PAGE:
Huntington Ingalls Industries, the largest military shipbuilding company in the U.S., has produced a 3D printed piping assembly for nuclear-powered warships.
The additively manufactured metal component will be installed on U.S. Navy aircraft carrier, the USS Harry S. Truman (CVN 75), where it will be evaluated over the course of a year.
“The advancement of additive manufacturing will help revolutionize naval engineering and shipbuilding,” said Charles Southall, Vice President of engineering and design at Newport News Shipbuilding, a division of Huntington Ingalls Industries.
“IT ALSO IS A SIGNIFICANT STEP FORWARD IN OUR DIGITAL TRANSFORMATION OF SHIPBUILDING PROCESSES TO INCREASE EFFICIENCY, SAFETY, AND AFFORDABILITY. THIS IS AN ACCOMPLISHMENT WE ALL SHOULD BE PROUD OF.”
3D printed parts at sea
Last year, the U.S. Navy’s Naval Sea Systems Command (NAVSEA) and HII approved the technical standards for 3D printing. This was done to enable cost and time efficient processes for naval ships. As such the partners, as well as other shipbuilding manufacturers, began thorough tests of 3D printed parts and materials, through an engineered test program.
According to HII, the 3D printed piping assembly is the first transformational part to be installed on a nuclear-powered aircraft carrier. A few months prior, NAVSEA approved the first 3D printed part, a prototype drain strainer orifice (DSO) assembly, for shipboard installation on the CVN 75.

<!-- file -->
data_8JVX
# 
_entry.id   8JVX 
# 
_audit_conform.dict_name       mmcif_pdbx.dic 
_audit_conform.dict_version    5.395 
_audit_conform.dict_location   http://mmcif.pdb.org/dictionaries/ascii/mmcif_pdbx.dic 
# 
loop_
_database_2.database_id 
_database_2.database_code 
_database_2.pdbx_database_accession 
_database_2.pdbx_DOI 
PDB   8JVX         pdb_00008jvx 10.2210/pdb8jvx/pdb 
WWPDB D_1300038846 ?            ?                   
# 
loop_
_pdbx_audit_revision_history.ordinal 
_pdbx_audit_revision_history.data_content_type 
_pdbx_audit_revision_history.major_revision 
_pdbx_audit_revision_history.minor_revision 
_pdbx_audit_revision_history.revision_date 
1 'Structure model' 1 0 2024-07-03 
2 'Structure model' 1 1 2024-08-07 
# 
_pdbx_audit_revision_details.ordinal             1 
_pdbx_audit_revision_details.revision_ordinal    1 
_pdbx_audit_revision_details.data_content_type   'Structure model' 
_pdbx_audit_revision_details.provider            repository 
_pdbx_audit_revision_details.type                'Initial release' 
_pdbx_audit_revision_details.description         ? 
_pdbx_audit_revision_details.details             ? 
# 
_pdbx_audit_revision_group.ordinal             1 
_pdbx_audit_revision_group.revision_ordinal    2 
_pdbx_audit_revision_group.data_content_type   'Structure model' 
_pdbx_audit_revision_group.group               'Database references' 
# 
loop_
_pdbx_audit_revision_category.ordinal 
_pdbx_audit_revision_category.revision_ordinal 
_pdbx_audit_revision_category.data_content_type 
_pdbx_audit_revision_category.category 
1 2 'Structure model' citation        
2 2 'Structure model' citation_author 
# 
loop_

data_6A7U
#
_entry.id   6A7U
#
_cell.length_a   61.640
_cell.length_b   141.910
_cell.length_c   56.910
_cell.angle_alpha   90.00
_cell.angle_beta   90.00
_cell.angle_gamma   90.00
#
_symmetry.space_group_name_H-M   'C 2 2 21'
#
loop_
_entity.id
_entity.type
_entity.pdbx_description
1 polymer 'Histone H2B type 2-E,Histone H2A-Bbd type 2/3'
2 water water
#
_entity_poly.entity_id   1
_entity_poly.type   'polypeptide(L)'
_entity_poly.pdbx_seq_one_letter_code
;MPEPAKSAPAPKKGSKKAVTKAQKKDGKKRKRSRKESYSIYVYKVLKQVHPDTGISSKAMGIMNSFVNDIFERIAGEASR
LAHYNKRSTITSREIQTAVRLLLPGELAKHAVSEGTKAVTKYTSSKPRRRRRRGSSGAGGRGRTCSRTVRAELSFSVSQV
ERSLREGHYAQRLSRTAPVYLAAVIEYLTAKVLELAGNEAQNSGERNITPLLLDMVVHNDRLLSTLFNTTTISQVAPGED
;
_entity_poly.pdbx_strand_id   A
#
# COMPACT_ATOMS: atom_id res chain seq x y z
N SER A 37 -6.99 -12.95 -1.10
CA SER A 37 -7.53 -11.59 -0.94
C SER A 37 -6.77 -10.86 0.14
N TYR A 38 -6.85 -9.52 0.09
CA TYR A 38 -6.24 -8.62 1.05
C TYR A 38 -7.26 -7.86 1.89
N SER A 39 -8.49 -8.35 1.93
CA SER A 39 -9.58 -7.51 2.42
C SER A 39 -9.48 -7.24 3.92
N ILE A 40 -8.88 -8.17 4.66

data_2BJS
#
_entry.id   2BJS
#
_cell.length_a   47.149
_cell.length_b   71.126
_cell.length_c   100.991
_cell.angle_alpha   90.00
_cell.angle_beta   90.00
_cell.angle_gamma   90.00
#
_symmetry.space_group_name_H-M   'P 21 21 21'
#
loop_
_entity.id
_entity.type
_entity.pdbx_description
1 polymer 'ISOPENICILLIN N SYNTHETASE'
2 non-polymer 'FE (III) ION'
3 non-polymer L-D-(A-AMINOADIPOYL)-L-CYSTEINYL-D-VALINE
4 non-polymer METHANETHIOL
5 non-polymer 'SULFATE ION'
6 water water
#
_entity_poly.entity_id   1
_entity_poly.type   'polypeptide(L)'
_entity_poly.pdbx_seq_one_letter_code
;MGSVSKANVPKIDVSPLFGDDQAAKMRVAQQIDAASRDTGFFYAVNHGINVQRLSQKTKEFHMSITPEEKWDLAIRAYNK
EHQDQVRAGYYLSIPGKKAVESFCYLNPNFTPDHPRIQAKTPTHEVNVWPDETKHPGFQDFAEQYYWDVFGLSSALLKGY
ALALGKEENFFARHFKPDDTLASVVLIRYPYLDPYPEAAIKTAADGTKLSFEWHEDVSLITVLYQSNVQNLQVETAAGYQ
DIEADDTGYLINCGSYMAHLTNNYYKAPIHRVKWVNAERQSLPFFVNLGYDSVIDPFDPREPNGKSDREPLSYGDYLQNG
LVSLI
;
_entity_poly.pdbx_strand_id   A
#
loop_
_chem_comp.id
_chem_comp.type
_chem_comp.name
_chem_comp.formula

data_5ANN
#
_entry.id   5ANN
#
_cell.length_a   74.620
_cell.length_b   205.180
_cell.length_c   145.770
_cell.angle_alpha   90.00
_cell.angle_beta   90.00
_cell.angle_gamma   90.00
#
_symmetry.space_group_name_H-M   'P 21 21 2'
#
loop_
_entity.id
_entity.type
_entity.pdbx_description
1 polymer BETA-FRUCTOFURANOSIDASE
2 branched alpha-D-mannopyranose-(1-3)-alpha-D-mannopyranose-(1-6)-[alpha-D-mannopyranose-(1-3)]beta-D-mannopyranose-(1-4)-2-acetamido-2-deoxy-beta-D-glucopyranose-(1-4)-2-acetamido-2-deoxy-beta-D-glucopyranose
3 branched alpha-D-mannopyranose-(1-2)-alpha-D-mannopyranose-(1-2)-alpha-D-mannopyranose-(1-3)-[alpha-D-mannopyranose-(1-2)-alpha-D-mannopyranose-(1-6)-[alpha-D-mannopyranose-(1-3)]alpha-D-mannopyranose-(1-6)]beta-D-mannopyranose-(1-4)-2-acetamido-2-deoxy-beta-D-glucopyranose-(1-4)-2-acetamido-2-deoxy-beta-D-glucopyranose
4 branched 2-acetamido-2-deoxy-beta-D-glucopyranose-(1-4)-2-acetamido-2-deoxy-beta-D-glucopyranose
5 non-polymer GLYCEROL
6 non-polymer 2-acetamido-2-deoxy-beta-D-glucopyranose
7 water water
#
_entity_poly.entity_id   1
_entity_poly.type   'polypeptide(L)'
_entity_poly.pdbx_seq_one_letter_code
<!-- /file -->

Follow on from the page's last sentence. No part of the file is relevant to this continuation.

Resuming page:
This metal 3D printed prototype, a steam system component, passed functional and environmental testing, which involved the evaluation of material, welding, shock, vibration, hydrostatic, and operational steam. HII proposed installing the DSO assembly on the CVN 75 ship for test and evaluation.
Huntington Ingalls Industries, NAVSEA & additive manufacturing
HII’s Newport News Shipbuilding division is actively working to qualify metal additive manufacturing for use in the construction of naval warships. Through a naval warship building contract with 3D Systems, the division has integrated several ProX DMP 320 industrial 3D printers to shift elements of its production to additive manufacturing.
With this technology, Newport News Shipbuilding ultimately aims to produce “marine-based alloy replacement parts for castings as well as valves, housings and brackets – for future nuclear-powered warships.”
Furthermore, as the largest of the U.S. Navy’s five systems commands, NAVSEA has previously integrated new technologies such as additive manufacturing to advance overall ship maintenance.
The command has 3D printed a tie bolt anti-rotation tool used for fixing structurally supportive frames and trusses, an F-35 stealth fighter landing gear door component, and flip-top valves for oxygen masks worn by Naval aircraft crews.